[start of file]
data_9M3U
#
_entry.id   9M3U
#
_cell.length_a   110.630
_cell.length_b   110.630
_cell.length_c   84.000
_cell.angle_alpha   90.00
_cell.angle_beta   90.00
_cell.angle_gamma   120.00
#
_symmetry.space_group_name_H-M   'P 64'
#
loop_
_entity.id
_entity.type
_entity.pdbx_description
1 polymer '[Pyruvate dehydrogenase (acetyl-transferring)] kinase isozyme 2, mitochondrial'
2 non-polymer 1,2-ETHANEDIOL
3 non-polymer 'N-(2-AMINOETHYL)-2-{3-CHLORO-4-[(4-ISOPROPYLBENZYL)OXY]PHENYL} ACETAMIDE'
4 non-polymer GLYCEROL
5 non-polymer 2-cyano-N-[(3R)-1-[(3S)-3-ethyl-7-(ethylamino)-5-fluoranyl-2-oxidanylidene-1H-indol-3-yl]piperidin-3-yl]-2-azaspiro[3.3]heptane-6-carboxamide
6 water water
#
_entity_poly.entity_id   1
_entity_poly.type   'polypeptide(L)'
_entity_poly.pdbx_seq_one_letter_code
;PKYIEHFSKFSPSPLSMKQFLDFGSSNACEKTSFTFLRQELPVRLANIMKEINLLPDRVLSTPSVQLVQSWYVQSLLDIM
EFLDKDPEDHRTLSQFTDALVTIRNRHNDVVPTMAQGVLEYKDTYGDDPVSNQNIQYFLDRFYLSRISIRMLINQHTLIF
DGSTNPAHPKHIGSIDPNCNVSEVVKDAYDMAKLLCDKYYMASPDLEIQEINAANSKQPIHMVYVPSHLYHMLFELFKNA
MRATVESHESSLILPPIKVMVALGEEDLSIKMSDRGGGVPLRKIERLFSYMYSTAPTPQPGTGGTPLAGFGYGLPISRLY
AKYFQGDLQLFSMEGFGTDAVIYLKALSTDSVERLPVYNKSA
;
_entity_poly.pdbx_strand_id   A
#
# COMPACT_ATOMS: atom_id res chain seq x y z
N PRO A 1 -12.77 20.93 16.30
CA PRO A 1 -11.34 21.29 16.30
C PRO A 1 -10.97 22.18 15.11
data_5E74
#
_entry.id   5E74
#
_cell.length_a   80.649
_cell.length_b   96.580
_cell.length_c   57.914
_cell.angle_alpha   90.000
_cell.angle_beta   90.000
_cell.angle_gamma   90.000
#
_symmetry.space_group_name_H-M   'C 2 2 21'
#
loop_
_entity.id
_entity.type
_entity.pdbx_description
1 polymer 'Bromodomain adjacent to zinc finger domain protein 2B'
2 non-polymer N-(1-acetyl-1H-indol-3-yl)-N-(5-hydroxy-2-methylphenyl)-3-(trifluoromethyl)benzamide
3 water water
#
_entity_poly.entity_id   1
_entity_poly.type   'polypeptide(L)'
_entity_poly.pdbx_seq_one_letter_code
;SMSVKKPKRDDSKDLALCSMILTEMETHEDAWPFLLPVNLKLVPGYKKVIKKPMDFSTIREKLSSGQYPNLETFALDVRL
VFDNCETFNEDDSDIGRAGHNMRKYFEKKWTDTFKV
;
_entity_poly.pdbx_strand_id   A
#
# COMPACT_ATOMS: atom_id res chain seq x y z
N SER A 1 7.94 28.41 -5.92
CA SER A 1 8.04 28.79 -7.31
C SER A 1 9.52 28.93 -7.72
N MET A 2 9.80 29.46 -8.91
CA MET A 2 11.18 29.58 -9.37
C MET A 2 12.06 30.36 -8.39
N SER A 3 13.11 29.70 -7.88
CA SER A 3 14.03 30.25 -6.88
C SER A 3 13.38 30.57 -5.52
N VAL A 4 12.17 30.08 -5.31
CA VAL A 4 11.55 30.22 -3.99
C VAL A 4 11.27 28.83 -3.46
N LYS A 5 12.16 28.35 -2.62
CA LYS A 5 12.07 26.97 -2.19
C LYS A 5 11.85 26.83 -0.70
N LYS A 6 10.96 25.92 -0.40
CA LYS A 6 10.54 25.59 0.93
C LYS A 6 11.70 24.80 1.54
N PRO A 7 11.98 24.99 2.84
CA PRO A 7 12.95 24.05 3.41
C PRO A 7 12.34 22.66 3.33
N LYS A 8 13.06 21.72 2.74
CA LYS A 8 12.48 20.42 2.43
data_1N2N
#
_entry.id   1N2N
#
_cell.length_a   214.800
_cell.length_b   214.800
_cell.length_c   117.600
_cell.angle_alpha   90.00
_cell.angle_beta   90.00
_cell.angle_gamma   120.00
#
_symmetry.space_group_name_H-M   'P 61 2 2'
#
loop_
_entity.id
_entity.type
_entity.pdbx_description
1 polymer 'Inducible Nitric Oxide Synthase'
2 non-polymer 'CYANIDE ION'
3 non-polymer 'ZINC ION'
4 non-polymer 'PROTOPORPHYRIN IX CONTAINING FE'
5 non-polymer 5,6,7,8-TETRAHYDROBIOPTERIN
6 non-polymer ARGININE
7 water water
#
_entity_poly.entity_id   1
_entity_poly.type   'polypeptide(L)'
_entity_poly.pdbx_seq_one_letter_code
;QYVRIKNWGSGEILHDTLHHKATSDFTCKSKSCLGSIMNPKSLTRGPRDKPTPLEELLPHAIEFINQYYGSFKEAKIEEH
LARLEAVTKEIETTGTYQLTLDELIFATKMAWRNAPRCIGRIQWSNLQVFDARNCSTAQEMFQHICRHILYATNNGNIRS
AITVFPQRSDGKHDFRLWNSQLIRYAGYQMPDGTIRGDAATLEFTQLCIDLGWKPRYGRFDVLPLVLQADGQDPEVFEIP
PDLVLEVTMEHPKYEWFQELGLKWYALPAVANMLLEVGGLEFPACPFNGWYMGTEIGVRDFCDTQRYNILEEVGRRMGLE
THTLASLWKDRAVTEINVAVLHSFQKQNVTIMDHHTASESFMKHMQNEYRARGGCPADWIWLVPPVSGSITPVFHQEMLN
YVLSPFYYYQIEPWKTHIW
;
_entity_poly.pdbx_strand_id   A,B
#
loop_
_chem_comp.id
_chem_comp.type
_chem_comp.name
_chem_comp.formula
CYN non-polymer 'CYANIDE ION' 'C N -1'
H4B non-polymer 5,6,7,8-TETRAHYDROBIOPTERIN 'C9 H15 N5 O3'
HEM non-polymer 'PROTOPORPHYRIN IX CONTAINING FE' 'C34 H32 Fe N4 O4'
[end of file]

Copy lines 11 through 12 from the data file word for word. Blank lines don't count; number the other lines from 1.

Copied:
#
_symmetry.space_group_name_H-M   'P 64'